Tuesday 3 March 2009

Living history re-enactment fair

ArmourAs many people have pointed out, all towns look the same. You wander the high street and see the same shops, or at least boarded up premises that you see in every other town. To travel isn't to expand your mind, it's just to find a branch of Next that you've not seen before. Anyone wanting to get properly off the beaten track increasingly has to fly half way around the planet and find themselves somewhere with no roads or mains sanitation. Even then there will be a McDonalds and Starbucks.

Perhaps in this globally connected world we need to form a new paradigm to describe the travel experience. Instead of visiting a place, we should visit a community. And since we aren't constrained by geography any more then these can be spread across the planet. A personal example: I belong to the Type2.com mailing list, a real community where we chat and help each other with our shared interest in aged VW vans. I know some of these people better than I know many of those who live in my street.

In practical terms this means that simply changing geography isn't enough. Ever since the first printing press stopped knocking out bibles and started on newspapers we have formed links beyond out immediate area. In modern terms, social networking web sites means that where ever we are physically located there is a good chance that we will still know someone. Years ago marrying outside your village was unusual. Now you are likely to work in a different county to your home and think nothing of travelling 50 miles twice a day to do this. To put this into context, the Isle of Man had a railway system even though it's only 30 miles long. And there were lots of stations en route serving local communities whose lives were revolutionised this way. 30 miles is a trip to the shops nowadays.

WigsAnyway, all this pretentious waffle is to say that maybe there is no point going to places any more. Far better to go to communities. Thing is I'm not heading off to live with a tribe in the Amazon, I want something with more clothing you'll be pleased to hear; which is why when I drove past the Warwickshire Exhibition Centre recently, I took note of the banner advertising the Living history re-enactment fair.

I've never felt the urge to live in a tent pretending to be a Saxon or Viking. But lots of people do and so a dip into their world could be interesting. Besides, it's only £3.50 to go in so how much had I got to lose ? I've been in this exhibition hall many times but for the first time I really didn't know what would be in the doors. Not a clue. I suppose I hoped to see people making swords and stuff but as I know little of the subject it was a mystery.

First impressions were - wow, what a lot of people. And clothes, lots of clothes. And lots of the people are wearing the weird clothes. And look there is a man making a longbow. He appears to run a bow and arrow stall. And that looks like a nice suit of armour. With accessories. Nice. Oh, shiny things. Shiny things that could kill someone.
Heavy weaponry
Actually that pretty much sums up my experience. To find a modern parallel, image an indoor market but with all the stalls selling second hand clothes being purveyors of (new) Victorian and earlier apparel. The mobile 'phone stalls (as an aside, am I the last person in the world to prefer an apostrophe before the word 'phone ?) are no more but in their place you can buy bows and arrows. Drapery stalls still exist of course but the cloth is much coarser and looks like it would be as itchy as the jumper your granny knits for your Christmas present. Of course you can buy shoes but these are rather more leather than normal, with quite a high wood content too, especially in the clogs. No slightly icky underwear sellers of course but some serious corsetry in both whalebone and leather (diet, nah just do the laces up tighter and give me more cake...). And those dodgy guys selling "collectable" knives to sad acts ? They are selling various swords and battle axes...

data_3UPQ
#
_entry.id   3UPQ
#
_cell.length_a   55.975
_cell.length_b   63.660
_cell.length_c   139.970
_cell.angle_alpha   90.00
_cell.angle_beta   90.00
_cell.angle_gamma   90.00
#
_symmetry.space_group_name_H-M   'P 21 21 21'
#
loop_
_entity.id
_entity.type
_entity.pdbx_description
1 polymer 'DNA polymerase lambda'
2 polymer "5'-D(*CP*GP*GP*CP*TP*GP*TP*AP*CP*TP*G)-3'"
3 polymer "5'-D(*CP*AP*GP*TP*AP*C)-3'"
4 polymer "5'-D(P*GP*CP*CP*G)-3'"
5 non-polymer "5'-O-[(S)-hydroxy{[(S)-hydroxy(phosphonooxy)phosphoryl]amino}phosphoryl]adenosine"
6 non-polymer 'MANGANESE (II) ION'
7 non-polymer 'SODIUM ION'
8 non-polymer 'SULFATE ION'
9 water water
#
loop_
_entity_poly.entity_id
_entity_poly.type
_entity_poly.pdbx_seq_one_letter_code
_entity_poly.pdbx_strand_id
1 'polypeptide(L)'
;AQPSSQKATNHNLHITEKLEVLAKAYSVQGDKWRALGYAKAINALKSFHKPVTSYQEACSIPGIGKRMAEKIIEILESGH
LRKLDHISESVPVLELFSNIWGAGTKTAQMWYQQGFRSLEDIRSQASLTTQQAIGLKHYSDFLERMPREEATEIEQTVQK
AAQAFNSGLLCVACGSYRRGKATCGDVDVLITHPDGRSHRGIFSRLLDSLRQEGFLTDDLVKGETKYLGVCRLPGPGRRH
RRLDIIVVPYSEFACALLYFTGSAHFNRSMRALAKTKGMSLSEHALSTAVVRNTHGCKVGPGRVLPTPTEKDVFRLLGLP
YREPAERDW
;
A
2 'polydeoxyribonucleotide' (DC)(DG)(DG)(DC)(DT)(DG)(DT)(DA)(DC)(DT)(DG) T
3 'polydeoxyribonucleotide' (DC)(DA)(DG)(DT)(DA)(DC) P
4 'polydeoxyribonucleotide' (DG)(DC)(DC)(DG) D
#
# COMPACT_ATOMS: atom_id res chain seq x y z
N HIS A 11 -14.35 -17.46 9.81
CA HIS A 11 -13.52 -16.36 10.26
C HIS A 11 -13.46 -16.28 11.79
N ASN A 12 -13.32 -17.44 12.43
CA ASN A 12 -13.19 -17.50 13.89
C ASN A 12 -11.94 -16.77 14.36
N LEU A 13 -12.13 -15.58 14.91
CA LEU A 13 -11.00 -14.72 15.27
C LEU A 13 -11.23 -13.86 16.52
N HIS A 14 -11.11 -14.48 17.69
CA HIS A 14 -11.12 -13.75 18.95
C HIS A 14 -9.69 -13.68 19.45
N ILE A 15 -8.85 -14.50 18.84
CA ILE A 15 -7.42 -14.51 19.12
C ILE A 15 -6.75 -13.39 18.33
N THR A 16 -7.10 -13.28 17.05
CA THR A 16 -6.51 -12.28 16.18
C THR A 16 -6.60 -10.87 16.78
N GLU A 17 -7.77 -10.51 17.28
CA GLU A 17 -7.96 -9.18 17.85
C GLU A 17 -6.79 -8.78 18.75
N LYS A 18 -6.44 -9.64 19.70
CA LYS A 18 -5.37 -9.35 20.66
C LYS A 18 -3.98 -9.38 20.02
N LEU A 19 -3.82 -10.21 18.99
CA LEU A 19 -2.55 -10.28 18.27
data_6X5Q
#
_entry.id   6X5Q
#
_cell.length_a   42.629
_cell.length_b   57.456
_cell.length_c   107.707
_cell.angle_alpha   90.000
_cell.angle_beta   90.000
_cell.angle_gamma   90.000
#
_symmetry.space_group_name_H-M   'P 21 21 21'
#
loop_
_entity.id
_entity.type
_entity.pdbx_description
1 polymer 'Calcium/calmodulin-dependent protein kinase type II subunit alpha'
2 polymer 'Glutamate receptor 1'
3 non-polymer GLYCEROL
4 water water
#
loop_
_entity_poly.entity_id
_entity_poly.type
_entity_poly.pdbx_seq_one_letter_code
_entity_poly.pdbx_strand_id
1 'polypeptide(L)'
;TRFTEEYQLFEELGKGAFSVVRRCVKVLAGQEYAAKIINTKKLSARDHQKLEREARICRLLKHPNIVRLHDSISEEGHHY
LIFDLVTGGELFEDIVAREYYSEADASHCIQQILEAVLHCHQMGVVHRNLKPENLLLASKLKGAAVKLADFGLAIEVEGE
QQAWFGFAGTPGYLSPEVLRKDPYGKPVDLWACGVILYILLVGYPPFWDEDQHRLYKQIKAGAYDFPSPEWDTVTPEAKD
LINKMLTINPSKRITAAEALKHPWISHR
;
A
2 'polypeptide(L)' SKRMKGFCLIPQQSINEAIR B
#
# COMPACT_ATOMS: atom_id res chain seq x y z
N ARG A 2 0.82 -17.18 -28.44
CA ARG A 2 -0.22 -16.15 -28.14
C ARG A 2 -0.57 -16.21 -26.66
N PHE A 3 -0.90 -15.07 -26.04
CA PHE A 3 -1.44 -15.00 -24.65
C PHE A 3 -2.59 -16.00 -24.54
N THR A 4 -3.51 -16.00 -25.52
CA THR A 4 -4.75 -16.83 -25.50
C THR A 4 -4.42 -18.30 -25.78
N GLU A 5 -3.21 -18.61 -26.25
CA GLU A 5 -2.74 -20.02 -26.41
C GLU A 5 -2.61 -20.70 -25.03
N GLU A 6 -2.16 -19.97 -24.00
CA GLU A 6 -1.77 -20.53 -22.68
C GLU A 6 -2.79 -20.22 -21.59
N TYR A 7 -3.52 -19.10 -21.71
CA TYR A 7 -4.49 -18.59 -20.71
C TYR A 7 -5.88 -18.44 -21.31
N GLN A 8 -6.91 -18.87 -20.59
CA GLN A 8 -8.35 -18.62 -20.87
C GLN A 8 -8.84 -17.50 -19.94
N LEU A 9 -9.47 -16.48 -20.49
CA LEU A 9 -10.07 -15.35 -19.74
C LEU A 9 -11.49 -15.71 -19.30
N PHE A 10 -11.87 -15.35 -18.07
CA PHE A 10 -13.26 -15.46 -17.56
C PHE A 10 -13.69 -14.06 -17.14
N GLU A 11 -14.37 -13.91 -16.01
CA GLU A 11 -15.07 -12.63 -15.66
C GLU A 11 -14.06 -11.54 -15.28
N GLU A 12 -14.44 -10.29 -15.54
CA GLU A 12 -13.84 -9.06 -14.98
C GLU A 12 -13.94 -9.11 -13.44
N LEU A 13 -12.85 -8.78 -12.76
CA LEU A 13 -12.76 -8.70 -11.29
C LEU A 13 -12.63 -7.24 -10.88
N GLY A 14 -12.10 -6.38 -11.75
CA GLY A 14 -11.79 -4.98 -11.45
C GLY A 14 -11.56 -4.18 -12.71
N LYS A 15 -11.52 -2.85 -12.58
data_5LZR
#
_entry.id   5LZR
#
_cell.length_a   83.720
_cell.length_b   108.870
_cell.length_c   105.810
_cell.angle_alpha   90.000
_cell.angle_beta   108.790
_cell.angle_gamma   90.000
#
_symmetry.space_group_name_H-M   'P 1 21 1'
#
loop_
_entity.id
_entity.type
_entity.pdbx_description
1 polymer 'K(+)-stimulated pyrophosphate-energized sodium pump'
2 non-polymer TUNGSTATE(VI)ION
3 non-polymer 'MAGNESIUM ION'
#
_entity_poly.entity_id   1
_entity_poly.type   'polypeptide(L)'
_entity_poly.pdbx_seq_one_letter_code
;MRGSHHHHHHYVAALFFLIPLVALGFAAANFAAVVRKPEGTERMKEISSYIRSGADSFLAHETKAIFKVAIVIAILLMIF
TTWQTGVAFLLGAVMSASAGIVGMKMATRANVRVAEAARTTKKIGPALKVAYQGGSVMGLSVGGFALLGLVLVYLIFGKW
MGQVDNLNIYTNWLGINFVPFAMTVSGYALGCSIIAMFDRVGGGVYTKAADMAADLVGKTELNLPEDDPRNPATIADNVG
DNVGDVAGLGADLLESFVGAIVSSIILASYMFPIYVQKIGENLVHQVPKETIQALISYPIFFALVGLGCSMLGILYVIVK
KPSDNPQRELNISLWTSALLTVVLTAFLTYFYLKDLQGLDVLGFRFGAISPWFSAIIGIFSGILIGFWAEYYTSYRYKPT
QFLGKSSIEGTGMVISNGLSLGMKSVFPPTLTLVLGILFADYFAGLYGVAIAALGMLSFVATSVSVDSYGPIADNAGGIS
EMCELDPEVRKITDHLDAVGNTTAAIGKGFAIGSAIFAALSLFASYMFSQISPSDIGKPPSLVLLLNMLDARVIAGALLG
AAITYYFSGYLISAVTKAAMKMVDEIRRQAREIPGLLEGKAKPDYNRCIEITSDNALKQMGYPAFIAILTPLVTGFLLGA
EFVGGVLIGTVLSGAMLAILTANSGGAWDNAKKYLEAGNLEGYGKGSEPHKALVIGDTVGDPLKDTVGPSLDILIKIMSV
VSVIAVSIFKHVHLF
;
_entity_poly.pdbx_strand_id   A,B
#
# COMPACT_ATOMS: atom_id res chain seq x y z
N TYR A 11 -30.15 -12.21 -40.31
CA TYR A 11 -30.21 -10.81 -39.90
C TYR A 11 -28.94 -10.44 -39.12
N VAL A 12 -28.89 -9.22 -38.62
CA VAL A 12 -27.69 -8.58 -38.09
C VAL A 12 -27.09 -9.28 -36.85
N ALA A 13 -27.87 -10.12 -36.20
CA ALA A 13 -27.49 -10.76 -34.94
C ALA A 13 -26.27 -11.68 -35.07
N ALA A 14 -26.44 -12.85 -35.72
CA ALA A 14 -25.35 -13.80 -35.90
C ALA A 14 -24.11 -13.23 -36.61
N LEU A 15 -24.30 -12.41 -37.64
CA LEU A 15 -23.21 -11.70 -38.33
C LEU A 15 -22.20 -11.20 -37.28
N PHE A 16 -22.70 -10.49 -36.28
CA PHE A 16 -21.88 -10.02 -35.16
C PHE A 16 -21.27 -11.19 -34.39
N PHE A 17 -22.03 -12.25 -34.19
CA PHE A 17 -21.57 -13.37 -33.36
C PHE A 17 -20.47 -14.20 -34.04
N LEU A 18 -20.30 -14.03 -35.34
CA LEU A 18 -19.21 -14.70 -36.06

It was fantastic. I still have no desire to live in a suitably period tent or to run around fields attacking people but the hardware fascinates me. OK so I've always enjoyed making things so watching a guy dressed in a medieval smock carving away at a lump of wood is my sort of thing (the carving, not the smock obviously). The craftsmanship is truly amazing too. Knowing a little about metal forming I marvel at how a flat piece of steel can be turned into armour without any evidence of the required hammering. Even the weapons are things of beauty - and very blunt in case you were wondering. In fact if your recreation requires a lot of hitting people with swords then hard foam ones were available so that mock battlefields aren't strewn with real casualties.

Probably the biggest surprise was the amount of Victorian attire on sale. Who exactly is dressing up in the stuff and when ? I'm pretty certain there isn't a big scene recreating workhouses and sadly no one sends children up chimneys as entertainment now. Not that there Cooking equipmentwere many urchin tailors anyway. The styles preferred were landed gentry or perhaps a beadle for those in charge of dishing out punishment.

Of course those manning the stands were especially friendly - they really care about and love what they do. You can't be a blacksmith specialising in creating authentic cooking equipment and not enjoy it I suppose. While all jobs have their dull days, being able to hit bits of metal hard at least allows for some stress relief ! My dumb questions were answered and at no point was I made to feel like an idiot outsider.

OK, so I'm not Bruce Parry but at least I went and had a look. And I think I might go back to have another. Once I've carved the horn I bought anyway. Never worked in horn, I wonder what I can make with it ?

As usual, more pictures on Flickr.

And the official website.